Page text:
Spoiler alert! This is a story all about TV-show spoilers, so naturally, it will contain some spoilers. Please proceed with caution. I feel the need to warn you, reader, because this article is all about the people out there who don't properly warn us before they reveal major moments from TV shows. As the fall 2016 TV season approaches (a time of year I personally put on the same level as football season), I feel the need to plead with anyone who may read these words to just consider — just for one teeny, tiny second — that not everyone is always able to watch shows live. And for those poor souls, perhaps you could take some pity on them, and avoid posting the juiciest, most cliffhanger-y plot twist from your favorite show on Instagram, or Snapchat, or Facebook. Maybe just for 24 hours, at least? Listen, I'm not a crazy person. I accepted long ago that during and immediately after my favorite TV show, if I haven't watched, I need to stay away from Twitter. It's universally accepted as a place for live conversation about shows, which I often participate in myself, so I know by now that this is the one social media avenue with a huge, permanent DO NOT ENTER sign if you're spoiler-averse like me. (And no, I'm not referring to old shows that you're binge-watching on Netflix. I agree with this infographic we did a couple years ago; there is indeed a statute of limitations on spoilers.) But friends, I have to ask: When did it become socially acceptable to completely ruin the TV experience on Instagram? And Facebook? And Snapchat? I am a major television watcher, and some of TV's biggest moments have been ruined for me within just hours — sometimes minutes! — of an episode going off the air. Thanks to the Internet, I didn't even have 10 minutes to press play on my DVR before I learned of [Warning: major spoilers coming in the next few sentences! See, it's not so hard, is it?!]: Rick and Michonne's kiss on The Walking Dead, Holly's death on Power, and the identity of A on Pretty Little Liars (STILL not over that one). And Jon Snow's revival on Game of Thrones, perhaps one of the biggest TV moments in history? Ruined. Instantly, by a huge Instagram meme reading "He's alive!!!!" My icy, Westeros-lovin' heart was broken into a million pieces.
When I cry to friends or send despondent tweets, I'm often met with responses something along the line of "Girl, you should know better than to get on the internet at all after a show you haven't watched!" My friend Joseph even craves spoilers, and when I haven't seen a show live, he'll impatiently text me with threats of spoilers until I do. But I know I can't be alone in thinking that there should be a small shred of etiquette and empathy when talking about TV's most shocking plot twists, so I reached out to my fellow R29ers to get their thoughts. Surely they'd be on my side, I thought, sharing my fiery, impassioned opinion that social media spoilers are the downfall of modern day television. I was wrong. Of the 50 or so co-workers that I spoke to, only a handful agreed that people should keep their mouths shut on social media. The rest were in Beauty Editor Maria Del Russo's camp: "If you can't take the heat, get off the internet. Or get home in time to watch your show live." Well, damn. Cold world. Since it turned out my colleagues didn't have my back (thanks for nothing, you guys), I reached out to a few big names working in the actual world of television. Surely they would be on my side, right?! Wrong. Again. Miriam Shor, star of TV Land's hit Younger, said, "This is why I'm not on Twitter. Or Instagram. Or Snapchat. Or Facebook. I'm a dinosaur. Because...spoilers." So you mean to tell me that if I want to enjoy a television series in its purest form, I basically have to move to a social media-free planet?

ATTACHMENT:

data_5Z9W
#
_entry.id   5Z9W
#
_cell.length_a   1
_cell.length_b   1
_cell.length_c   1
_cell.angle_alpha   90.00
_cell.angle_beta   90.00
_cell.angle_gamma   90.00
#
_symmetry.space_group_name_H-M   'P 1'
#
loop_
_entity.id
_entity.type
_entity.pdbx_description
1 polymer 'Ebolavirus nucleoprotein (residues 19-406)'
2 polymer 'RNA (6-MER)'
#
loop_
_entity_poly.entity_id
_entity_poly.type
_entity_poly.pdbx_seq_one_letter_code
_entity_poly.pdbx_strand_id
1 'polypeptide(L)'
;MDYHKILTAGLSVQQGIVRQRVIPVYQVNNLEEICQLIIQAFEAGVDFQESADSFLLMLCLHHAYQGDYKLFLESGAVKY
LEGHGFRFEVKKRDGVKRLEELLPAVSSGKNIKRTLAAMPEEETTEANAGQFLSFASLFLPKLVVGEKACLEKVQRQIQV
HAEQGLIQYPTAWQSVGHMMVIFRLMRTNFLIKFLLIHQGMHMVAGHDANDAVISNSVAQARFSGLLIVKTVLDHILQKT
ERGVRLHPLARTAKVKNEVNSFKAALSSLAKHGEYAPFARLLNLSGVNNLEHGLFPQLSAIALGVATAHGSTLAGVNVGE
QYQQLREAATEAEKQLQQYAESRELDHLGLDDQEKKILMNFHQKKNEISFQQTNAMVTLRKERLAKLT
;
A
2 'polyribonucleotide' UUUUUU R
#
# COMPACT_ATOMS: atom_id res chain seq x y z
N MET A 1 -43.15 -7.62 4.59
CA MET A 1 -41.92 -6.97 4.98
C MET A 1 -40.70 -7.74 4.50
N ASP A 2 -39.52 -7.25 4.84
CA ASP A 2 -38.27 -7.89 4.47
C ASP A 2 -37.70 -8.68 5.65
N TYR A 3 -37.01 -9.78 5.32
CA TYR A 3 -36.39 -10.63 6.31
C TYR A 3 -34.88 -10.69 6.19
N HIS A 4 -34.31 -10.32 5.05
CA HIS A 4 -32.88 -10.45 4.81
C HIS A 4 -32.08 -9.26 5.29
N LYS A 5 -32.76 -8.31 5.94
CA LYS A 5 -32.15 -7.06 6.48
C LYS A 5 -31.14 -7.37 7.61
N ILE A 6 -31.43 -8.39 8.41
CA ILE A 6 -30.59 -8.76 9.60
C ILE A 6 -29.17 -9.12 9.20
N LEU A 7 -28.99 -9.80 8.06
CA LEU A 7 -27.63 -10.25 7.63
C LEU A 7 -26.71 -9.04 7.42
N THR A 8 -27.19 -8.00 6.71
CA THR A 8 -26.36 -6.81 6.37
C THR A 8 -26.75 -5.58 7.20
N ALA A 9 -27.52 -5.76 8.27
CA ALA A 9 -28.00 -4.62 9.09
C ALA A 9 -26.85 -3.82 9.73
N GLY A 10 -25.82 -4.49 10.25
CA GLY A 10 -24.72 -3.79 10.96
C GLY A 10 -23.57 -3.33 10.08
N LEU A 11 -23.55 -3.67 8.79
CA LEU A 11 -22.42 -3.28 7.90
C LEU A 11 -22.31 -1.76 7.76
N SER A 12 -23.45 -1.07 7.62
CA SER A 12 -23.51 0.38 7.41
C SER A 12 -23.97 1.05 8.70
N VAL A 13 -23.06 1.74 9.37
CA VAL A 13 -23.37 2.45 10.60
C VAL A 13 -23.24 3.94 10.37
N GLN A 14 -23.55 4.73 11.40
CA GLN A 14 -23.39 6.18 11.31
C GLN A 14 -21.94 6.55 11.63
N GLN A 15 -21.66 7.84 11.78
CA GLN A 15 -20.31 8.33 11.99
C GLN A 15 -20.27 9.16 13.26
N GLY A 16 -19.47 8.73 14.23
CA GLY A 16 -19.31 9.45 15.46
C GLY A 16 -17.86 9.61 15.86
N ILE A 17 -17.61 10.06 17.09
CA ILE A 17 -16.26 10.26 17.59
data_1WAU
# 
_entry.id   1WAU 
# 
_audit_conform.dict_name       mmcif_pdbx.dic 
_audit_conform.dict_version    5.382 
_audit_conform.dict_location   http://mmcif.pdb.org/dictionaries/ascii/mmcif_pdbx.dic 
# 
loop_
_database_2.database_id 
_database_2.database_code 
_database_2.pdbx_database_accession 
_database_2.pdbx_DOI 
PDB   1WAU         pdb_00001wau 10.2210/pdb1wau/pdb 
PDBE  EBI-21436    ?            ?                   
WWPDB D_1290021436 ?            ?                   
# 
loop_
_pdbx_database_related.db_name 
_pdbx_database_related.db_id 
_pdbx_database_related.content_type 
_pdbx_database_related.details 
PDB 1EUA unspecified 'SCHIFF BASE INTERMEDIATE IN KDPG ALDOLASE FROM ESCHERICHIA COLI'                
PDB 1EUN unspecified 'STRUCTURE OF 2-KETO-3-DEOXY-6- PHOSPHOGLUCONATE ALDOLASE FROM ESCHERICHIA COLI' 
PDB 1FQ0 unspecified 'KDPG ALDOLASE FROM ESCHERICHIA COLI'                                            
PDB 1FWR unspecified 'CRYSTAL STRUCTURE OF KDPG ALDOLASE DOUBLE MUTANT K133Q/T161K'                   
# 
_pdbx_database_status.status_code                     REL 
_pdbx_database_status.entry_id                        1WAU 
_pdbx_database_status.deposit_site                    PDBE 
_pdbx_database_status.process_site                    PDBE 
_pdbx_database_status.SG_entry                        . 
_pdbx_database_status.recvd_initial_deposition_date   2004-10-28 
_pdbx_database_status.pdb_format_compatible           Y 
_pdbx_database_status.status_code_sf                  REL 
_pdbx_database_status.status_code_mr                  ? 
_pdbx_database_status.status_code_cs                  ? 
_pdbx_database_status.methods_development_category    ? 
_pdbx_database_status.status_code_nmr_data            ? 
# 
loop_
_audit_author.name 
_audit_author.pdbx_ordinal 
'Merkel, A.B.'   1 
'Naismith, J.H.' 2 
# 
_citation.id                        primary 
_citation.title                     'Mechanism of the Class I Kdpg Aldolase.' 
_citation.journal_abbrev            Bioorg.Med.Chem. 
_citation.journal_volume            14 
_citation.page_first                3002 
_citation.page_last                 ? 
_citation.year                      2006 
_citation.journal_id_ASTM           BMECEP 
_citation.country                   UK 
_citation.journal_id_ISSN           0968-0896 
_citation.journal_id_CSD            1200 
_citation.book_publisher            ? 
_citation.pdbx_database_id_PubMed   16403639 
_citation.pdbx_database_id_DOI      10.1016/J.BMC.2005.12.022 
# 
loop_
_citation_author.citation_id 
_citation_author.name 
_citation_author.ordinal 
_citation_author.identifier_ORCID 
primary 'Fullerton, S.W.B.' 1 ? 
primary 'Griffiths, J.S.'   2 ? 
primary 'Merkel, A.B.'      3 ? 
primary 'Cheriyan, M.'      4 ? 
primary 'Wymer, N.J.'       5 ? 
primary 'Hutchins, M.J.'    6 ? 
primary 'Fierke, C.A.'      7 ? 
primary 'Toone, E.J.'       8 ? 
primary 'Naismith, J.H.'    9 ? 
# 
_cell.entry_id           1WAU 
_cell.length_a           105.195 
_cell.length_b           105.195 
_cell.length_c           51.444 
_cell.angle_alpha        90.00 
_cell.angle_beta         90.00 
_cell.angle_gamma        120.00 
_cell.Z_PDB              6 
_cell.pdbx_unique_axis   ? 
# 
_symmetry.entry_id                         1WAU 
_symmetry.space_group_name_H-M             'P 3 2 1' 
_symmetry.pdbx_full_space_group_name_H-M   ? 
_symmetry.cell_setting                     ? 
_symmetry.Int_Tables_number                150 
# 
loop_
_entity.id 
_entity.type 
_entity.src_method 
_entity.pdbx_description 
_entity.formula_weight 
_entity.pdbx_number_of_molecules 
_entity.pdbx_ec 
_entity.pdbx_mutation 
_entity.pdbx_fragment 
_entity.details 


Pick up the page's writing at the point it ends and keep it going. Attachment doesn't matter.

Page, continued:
Pretty much, says Jennifer Flanz, executive producer at The Daily Show With Trevor Noah. In her opinion, we all just need to accept that it's virtually impossible to not have your favorite show spoiled. "Almost every moment of The Bachelor, The Bachelorette, Bachelor in Paradise, and the very short-lived Bachelor Pad has been spoiled for me," Flanz says. "At this point there is no way to stop that train, so I embrace it. I really think most good/bad/fun TV is still good/bad/fun, regardless of whether or not you know how it's going to end." While I respectfully disagree with Flanz — I stand by my right to have the same gasp-inducing moments as the rest of the world, even if I have to watch a show an hour late! — I do think she has a point. I mean, I still got goosebumps during Jon Snow's magical revival scene, even knowing that it was coming. And yes, I continue to tune in to Pretty Little Liars weekly, despite the fact that the identity of the multiple iterations of A is often ruined for me by Instagram. Still, here is my plea for the world for Fall 2016 television: Can we try our best to keep major spoilers to Twitter? Or make them a little more vague on Instagram and Snapchat? I know that it's far too late to stage a protest for a completely spoiler-free world, but a little consideration for your fellow viewer would be greatly appreciated. And at the very, very least people, I would like to remind you: A little SPOILER ALERT! never hurt nobody.